We Join You at Court: the 341(a) Meeting of Creditors
Then it’s time to testify. The trustee wants to ask you questions about the papers we signed. Also, she wants to ensure the numbers work, and that your budget isn’t too lean or too extravagant. I personally attend just about all my Chapter 13 Meetings of Creditors. Many lawyers send a stranger to be with you. I’ll personally be there myself.
Bankruptcy Confirmation: Nailing it Down
We will need to provide the Chapter 13 trustee with documents and maybe make changes to the documents. Sometimes at this stage your payment must be increased to get the trustee to be satisfied it’s a fair plan. But then a judge will approve it, confirming our proposal, and hopefully without changing it. At this point you can’t get more debt without court approval. Why? Because you’re supposed to be paying down debt, not getting more of it.
The next 4 years or so you just pay the debts back, life is good, no court drama, no creditor calls. Give the trustee your tax refunds, and just make those payments that, by definition, you can afford. 58, 59, 60. Now you’re done! The court discharges all unpaid credit card debt! Or will be.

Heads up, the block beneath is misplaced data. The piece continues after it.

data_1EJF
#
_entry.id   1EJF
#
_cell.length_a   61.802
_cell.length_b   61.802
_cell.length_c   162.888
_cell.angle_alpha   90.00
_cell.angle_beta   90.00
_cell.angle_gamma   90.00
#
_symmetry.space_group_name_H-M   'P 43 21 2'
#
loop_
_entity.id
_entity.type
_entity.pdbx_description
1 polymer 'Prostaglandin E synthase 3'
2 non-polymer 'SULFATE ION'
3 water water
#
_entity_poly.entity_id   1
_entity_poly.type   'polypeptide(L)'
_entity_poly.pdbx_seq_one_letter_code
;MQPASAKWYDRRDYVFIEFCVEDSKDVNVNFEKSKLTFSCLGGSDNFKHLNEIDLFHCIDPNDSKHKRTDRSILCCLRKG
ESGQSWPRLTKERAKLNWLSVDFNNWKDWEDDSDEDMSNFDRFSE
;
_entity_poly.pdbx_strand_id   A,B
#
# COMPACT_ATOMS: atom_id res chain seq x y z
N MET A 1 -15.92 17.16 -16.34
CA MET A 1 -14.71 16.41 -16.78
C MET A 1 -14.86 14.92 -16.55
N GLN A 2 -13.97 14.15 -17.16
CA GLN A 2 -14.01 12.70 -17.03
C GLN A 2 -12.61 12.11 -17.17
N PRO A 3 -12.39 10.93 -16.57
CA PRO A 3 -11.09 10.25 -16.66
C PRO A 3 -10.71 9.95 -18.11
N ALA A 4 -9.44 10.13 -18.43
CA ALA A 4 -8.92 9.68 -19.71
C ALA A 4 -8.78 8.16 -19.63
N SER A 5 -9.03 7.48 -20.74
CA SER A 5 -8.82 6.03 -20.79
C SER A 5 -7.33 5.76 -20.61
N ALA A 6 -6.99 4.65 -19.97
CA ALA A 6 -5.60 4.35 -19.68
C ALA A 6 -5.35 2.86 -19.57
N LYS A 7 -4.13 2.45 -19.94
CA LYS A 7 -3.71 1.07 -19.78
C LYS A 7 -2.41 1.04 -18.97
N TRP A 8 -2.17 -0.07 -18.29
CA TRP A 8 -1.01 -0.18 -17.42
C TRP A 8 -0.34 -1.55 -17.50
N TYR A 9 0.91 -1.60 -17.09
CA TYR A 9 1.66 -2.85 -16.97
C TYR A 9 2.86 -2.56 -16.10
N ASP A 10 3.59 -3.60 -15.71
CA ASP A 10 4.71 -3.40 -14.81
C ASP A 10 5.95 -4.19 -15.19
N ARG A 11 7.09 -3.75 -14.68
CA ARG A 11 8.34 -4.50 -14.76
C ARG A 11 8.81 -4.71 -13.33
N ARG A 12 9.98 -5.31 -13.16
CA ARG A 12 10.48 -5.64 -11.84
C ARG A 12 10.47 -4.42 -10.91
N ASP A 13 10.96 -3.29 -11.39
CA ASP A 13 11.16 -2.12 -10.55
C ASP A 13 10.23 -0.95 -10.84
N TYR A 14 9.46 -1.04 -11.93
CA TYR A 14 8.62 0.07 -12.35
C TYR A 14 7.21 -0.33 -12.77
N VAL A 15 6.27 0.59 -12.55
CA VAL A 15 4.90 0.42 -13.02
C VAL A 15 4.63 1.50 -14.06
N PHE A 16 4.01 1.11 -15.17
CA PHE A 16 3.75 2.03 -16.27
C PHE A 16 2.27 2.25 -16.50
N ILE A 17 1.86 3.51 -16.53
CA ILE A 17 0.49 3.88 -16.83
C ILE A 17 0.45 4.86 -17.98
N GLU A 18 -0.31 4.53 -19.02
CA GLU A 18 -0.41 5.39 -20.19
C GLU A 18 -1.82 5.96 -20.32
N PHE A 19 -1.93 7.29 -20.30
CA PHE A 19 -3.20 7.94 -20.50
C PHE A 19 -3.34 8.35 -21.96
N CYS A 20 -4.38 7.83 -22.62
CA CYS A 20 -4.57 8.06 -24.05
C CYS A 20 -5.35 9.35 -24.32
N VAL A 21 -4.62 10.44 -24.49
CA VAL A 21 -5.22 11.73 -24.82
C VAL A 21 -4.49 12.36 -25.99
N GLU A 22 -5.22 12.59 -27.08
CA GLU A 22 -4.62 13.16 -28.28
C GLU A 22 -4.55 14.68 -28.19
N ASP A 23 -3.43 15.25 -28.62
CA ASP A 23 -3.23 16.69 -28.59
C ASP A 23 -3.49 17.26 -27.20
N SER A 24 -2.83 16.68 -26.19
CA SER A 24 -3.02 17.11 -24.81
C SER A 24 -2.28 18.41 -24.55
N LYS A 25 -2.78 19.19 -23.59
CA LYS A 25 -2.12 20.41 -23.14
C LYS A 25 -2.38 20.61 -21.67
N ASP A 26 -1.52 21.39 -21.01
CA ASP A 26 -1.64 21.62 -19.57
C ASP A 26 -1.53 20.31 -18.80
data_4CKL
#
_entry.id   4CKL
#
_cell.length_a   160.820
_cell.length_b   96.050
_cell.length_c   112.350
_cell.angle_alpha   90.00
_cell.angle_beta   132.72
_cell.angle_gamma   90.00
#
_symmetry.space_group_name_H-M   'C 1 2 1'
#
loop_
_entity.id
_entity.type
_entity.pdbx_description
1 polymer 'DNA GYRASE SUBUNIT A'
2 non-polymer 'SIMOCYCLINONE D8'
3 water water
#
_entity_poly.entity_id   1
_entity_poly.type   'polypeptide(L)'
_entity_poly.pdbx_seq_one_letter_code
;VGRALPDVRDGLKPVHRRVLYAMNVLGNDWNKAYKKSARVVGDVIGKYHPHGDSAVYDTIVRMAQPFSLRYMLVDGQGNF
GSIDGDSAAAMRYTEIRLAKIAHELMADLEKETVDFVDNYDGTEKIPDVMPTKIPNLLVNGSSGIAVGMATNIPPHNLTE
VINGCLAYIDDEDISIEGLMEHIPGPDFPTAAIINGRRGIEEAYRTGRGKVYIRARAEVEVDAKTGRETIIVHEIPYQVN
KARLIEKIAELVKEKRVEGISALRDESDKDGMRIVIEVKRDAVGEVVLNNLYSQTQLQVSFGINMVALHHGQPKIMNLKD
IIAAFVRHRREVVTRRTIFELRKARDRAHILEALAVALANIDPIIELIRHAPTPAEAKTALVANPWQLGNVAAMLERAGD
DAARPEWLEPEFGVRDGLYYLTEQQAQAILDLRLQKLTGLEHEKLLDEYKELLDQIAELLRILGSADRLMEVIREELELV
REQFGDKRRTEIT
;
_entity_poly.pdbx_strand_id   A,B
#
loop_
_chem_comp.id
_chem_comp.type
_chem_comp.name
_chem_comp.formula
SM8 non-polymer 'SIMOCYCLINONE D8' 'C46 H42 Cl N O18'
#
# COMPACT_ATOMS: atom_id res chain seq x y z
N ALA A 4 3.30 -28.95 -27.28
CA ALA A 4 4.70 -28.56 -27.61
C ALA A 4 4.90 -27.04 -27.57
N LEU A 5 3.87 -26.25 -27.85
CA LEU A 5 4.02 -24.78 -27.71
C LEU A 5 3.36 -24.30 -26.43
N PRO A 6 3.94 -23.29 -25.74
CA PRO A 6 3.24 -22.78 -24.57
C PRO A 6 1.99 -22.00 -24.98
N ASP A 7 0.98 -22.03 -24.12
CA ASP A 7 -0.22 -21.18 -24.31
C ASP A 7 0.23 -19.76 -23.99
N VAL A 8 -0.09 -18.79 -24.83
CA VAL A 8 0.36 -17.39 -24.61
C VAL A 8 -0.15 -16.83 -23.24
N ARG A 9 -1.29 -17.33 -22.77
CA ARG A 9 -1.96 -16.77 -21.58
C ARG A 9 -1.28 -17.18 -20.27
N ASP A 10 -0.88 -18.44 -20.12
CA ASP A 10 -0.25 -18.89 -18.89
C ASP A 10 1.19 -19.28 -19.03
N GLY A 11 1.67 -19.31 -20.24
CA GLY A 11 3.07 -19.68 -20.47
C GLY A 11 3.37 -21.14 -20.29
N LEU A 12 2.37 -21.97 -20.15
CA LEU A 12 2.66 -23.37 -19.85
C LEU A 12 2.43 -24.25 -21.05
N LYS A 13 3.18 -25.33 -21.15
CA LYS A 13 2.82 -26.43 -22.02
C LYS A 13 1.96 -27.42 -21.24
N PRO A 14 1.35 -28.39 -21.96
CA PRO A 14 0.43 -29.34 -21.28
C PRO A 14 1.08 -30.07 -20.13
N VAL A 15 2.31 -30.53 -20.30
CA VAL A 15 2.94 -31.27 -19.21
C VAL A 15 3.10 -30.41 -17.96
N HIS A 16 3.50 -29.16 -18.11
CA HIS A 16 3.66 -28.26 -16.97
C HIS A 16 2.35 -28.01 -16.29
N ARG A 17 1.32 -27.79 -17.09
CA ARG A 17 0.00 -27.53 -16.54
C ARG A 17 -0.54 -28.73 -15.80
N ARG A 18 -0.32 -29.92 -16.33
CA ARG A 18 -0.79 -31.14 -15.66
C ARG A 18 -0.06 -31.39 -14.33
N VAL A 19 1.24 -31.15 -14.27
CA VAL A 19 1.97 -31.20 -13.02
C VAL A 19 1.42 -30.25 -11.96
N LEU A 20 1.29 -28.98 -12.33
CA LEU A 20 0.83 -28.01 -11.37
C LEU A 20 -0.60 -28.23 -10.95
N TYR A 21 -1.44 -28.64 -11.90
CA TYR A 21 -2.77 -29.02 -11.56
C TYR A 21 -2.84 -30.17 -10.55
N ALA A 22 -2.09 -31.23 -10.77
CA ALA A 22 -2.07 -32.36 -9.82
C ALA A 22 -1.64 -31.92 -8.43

Oops! Life Changed
During the five years of repayment, if you lose the overtime or worse, your job, we’re still your bankruptcy lawyer. Call us the moment you know something is changing, and we’ll tell you what your options are at that time. Sometimes we can reduce your payment. Sometimes we can change over to a Chapter 7 bankruptcy.
We file some final paperwork that says you did what you were supposed to (with our help and reminding you). The court then grant an Order of Discharge. The case is over, and you can start saving extra money and rebuilding! Hooray!
tl;dr – Chapter 13 Bankruptcy Summed Up
Chapter 13 bankruptcy generally lets you pay what you can on your credit card debt a fixed payment for a fixed time and then the rest of it goes away even if you didn’t pay it all. It can be better than paying your minimums since interest stops accruing.
It can be better than debt consolidation since the credit cards can’t sue you. It’s a way to stop foreclosure and save a house. And every step of the way, I’ll be your attorney to ensure that you get to the fresh start you deserve.
I’ve helped hundreds of our neighbors navigate these waters, confirm their Chapter 13 plan, and get a discharge for a new beginning.
I’d be honored if you contacted me for a consultation.